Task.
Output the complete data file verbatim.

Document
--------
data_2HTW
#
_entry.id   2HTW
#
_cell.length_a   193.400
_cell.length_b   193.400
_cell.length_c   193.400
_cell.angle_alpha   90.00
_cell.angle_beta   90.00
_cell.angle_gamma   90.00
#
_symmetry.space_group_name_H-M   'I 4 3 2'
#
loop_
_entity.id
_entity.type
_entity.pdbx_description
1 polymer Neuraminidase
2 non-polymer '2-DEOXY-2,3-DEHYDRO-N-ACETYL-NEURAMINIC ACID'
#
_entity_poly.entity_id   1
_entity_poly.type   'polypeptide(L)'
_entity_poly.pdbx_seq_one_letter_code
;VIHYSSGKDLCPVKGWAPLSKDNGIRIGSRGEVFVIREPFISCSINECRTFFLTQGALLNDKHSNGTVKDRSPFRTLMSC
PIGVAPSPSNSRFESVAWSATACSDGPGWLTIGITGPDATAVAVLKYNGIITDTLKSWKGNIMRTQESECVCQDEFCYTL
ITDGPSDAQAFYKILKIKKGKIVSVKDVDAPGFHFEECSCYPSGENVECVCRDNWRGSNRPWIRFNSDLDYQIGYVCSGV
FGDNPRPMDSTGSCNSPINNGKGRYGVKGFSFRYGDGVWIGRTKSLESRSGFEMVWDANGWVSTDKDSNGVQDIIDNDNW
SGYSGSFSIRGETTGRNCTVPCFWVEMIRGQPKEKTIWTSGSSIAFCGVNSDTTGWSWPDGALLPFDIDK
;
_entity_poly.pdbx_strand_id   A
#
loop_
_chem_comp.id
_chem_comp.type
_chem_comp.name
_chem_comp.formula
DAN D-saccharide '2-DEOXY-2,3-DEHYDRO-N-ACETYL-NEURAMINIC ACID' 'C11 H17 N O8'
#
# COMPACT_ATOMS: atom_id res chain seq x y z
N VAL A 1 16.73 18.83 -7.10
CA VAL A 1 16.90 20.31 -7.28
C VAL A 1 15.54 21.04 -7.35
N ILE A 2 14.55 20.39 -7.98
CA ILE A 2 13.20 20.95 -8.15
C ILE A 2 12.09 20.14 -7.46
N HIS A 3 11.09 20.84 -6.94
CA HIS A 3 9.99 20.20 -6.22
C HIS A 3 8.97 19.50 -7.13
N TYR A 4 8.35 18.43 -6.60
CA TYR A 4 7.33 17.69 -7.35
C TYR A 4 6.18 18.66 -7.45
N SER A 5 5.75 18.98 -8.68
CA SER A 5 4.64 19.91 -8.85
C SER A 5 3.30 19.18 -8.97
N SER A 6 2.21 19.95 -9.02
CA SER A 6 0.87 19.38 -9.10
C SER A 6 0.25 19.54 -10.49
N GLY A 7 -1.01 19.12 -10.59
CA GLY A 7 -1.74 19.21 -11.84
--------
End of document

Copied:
data_2HTW
#
_entry.id   2HTW
#
_cell.length_a   193.400
_cell.length_b   193.400
_cell.length_c   193.400
_cell.angle_alpha   90.00
_cell.angle_beta   90.00
_cell.angle_gamma   90.00
#
_symmetry.space_group_name_H-M   'I 4 3 2'
#
loop_
_entity.id
_entity.type
_entity.pdbx_description
1 polymer Neuraminidase
2 non-polymer '2-DEOXY-2,3-DEHYDRO-N-ACETYL-NEURAMINIC ACID'
#
_entity_poly.entity_id   1
_entity_poly.type   'polypeptide(L)'
_entity_poly.pdbx_seq_one_letter_code
;VIHYSSGKDLCPVKGWAPLSKDNGIRIGSRGEVFVIREPFISCSINECRTFFLTQGALLNDKHSNGTVKDRSPFRTLMSC
PIGVAPSPSNSRFESVAWSATACSDGPGWLTIGITGPDATAVAVLKYNGIITDTLKSWKGNIMRTQESECVCQDEFCYTL
ITDGPSDAQAFYKILKIKKGKIVSVKDVDAPGFHFEECSCYPSGENVECVCRDNWRGSNRPWIRFNSDLDYQIGYVCSGV
FGDNPRPMDSTGSCNSPINNGKGRYGVKGFSFRYGDGVWIGRTKSLESRSGFEMVWDANGWVSTDKDSNGVQDIIDNDNW
SGYSGSFSIRGETTGRNCTVPCFWVEMIRGQPKEKTIWTSGSSIAFCGVNSDTTGWSWPDGALLPFDIDK
;
_entity_poly.pdbx_strand_id   A
#
loop_
_chem_comp.id
_chem_comp.type
_chem_comp.name
_chem_comp.formula
DAN D-saccharide '2-DEOXY-2,3-DEHYDRO-N-ACETYL-NEURAMINIC ACID' 'C11 H17 N O8'
#
# COMPACT_ATOMS: atom_id res chain seq x y z
N VAL A 1 16.73 18.83 -7.10
CA VAL A 1 16.90 20.31 -7.28
C VAL A 1 15.54 21.04 -7.35
N ILE A 2 14.55 20.39 -7.98
CA ILE A 2 13.20 20.95 -8.15
C ILE A 2 12.09 20.14 -7.46
N HIS A 3 11.09 20.84 -6.94
CA HIS A 3 9.99 20.20 -6.22
C HIS A 3 8.97 19.50 -7.13
N TYR A 4 8.35 18.43 -6.60
CA TYR A 4 7.33 17.69 -7.35
C TYR A 4 6.18 18.66 -7.45
N SER A 5 5.75 18.98 -8.68
CA SER A 5 4.64 19.91 -8.85
C SER A 5 3.30 19.18 -8.97
N SER A 6 2.21 19.95 -9.02
CA SER A 6 0.87 19.38 -9.10
C SER A 6 0.25 19.54 -10.49
N GLY A 7 -1.01 19.12 -10.59
CA GLY A 7 -1.74 19.21 -11.84